Pupils at Glenwood Middle School were astonished to learn yesterday that a well-liked mentor -- who taught them sex education and not to drink and drive -- has been accused of paying a 15-year-old Baltimore boy to perform sex acts and of driving under the influence.
The teacher, Klaude Krannebitter, 35, of Baltimore, did not report to work this week and submitted his resignation yesterday before being arrested about 10: 30 a.m. as he was leaving the Howard County Department of Education offices on Route 108 in Ellicott City.
Krannebitter had been a health education teacher at Glenwood for 12 years and coached baseball, junior varsity basketball and varsity basketball at Glenelg High School until spring 1996.
Pupils were stunned when they heard the news yesterday afternoon in their classes.
"Everyone had this look of astonishment," said Jamie Beck, 14, an eighth-grader who has been a pupil of Krannebitter's for three years. She said she and many other girls at the school cried when they heard the news -- and afterward, when it began to sink in.
"He was the best teacher," Jamie said. "If you were feeling really bad or down in the dumps, you'd walk into class and he'd make a funny face and you'd be smiling the rest of the day."
She said Krannebitter taught her and her classmates sex education, how to protect themselves against rape, the effects of taking illegal drugs and the dangers of drinking and driving.
"It really makes me question people's moral values because you've got to practice what you preach," she said. "I'm really confused now."
Krannebitter, charged with six crimes yesterday, including fourth-degree sex offense and second-degree assault, was released on $10,000 bail. He lives in the 700 block of Charing Cross Road in Baltimore.
Krannebitter could not be reached for comment last night.
Patti Caplan, public information officer for Howard County schools, said education officials had no knowledge that Krannebitter engaged in illegal sexual activities, and she said she had not heard of any students complaining about inappropriate behavior.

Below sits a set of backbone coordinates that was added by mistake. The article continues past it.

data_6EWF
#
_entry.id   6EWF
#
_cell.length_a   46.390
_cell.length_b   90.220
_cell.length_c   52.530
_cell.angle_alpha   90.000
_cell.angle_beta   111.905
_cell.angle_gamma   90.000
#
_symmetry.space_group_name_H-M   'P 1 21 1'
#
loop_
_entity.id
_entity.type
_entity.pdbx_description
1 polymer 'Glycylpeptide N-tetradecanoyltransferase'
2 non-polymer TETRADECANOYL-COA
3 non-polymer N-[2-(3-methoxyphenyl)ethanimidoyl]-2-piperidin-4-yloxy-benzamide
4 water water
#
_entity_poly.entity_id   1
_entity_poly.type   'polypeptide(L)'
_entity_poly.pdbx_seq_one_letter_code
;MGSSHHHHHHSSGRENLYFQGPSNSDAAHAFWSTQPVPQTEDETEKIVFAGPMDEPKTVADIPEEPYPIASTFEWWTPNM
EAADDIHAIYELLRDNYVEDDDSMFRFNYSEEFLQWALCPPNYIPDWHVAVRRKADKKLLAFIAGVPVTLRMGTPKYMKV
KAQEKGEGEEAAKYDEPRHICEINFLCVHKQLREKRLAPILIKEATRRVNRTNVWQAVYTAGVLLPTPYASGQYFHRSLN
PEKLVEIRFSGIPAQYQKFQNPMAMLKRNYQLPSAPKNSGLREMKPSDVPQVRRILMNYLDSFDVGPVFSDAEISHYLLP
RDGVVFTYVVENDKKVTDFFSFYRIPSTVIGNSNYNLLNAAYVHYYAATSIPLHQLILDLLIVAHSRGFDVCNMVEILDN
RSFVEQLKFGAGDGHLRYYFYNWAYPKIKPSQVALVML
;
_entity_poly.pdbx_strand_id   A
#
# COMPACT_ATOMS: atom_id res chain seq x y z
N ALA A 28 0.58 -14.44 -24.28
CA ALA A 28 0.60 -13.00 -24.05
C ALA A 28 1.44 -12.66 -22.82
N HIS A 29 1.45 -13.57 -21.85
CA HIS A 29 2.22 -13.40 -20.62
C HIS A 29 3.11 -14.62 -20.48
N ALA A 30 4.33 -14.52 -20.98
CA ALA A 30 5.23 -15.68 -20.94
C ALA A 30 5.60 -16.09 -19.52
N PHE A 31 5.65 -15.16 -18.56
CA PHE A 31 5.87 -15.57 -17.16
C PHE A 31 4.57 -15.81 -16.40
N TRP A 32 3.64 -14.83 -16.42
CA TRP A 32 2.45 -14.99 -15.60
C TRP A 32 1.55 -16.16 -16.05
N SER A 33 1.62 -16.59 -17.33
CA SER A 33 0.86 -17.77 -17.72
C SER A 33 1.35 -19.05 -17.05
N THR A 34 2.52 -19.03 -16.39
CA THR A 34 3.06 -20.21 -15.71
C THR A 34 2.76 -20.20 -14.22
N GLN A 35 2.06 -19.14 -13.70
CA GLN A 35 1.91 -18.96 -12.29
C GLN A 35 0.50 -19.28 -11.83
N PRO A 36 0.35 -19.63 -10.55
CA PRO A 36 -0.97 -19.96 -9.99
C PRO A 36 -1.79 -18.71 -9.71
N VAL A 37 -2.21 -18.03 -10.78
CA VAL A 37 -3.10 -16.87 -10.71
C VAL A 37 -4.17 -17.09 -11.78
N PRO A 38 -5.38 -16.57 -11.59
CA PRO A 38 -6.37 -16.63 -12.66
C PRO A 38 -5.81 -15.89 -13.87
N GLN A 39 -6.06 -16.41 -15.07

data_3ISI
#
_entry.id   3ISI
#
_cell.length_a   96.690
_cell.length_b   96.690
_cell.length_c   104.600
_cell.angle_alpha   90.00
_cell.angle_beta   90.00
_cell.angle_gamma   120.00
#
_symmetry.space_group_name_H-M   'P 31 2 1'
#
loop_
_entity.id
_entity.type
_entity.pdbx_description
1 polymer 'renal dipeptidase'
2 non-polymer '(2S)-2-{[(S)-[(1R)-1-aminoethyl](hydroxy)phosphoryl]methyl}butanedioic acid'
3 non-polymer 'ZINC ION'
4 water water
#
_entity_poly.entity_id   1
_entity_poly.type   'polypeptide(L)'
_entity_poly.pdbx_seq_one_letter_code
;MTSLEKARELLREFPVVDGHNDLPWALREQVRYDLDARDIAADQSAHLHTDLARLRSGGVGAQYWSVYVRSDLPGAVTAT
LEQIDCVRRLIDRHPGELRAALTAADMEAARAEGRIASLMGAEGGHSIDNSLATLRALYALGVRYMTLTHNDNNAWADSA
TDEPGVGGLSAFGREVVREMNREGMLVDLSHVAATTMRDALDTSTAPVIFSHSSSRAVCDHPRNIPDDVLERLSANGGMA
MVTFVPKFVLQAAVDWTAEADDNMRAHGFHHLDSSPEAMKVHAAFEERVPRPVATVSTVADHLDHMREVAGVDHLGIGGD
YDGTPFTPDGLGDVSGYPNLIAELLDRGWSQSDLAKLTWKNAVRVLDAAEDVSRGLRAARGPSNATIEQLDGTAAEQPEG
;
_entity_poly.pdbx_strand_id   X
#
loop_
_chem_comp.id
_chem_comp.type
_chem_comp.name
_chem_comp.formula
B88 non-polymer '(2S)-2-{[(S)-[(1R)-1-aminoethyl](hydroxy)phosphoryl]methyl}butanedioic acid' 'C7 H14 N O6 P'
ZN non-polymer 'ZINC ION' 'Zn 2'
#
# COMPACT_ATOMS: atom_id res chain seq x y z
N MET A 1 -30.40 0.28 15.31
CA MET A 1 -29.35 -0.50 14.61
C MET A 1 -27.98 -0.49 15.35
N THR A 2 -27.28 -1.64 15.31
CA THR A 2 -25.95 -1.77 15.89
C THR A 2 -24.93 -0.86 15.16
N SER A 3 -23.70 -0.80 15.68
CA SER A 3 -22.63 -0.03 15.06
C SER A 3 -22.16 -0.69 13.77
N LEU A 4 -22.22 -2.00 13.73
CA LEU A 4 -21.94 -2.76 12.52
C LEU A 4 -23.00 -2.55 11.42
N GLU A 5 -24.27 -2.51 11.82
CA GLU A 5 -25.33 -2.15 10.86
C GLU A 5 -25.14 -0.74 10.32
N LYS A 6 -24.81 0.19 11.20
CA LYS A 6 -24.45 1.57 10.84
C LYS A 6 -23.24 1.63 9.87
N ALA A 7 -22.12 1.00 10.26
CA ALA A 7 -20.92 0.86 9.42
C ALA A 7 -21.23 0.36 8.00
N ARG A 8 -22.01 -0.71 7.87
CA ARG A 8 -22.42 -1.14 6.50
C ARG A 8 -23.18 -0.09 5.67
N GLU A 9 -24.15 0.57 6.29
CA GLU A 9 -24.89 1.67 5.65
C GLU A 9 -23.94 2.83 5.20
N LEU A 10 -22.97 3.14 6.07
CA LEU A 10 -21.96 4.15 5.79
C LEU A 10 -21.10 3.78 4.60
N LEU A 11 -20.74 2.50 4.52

"That is always a concern, but nothing of that nature has ever come to our attention," she said. "Obviously, you hope that if anything did occur that the child would tell an appropriate person."
Counselors to be at school
She said the school system would have counselors and a crisis intervention team at the school for several days.
Glenwood Principal Daniel J. Michaels sent a letter to parents yesterday informing them why the teacher resigned and reassuring them that officials acted "quickly and effectively." "Students frequently display a variety of reactions; ranging from fear, anger, concern for safety, sadness, and acting-out behavior," he wrote. "All of these are normal responses to a disturbing event."
Arrest was Sunday
Sgt. Steven E. Keller, a public information officer for Howard County police, said Krannebitter was arrested Sunday in the Glenwood area and charged with driving under the influence of alcohol.
A 15-year-old boy was in the car, Keller said, and the officer became suspicious when Krannebitter said he did not know the boy's last name.
"It became clear that something was going on," Keller said. He said the boy was interviewed Sunday and told officers that he had known Krannebitter for about six months. Police said the boy told them he was paid for sex acts and sexual contact.
Keller said Krannebitter had picked up the boy about 11 a.m. in Baltimore and driven to Glenwood, where the alleged sex offense occurred.
Keller said the teen-ager is not a student of Krannebitter. The Sun is not publishing the name of the youth because he is a minor.
Under Maryland law, Caplan said, public school teachers must not have a criminal record when they are hired. But after they are hired, she said, no annual checks are made.
"That is only as good as the date that it was done, and that does not preclude things happening after he was hired," she said. Caplan also noted that "there may be things going on that were not on his record."
"From what I understand, he was a very popular teacher," she said. "Because of that, it's going to hit this community very hard."
As they picked up their children from school yesterday, parents talked among themselves about the news. Many were surprised, angry and worried.
"I heard it on the radio," said Fran DiFerdinando, father of seventh-grader Rose DiFerdinando. "I'm upset. I didn't know Rose had him for a teacher. That really upsets me. As a father, you want to be protective of your daughter."
Lisa DiFerdinando said her daughter was too embarrassed to talk about the sexual charges and instead said they would have to read the principal's letter.
"It's very scary that it's here at the school with our child in school," she said. "I guess because it's his subject it surprises me more. That's where I'm more upset than anything, because here he is teaching the kids health education and different subjects in this area."
Marleen Beck, Jamie's mother, said she was as stunned and disappointed as her daughter.
"He was an excellent teacher," she said. "Whatever he did in his private life never seemed to have crossed the line."
Pub Date: 3/25/99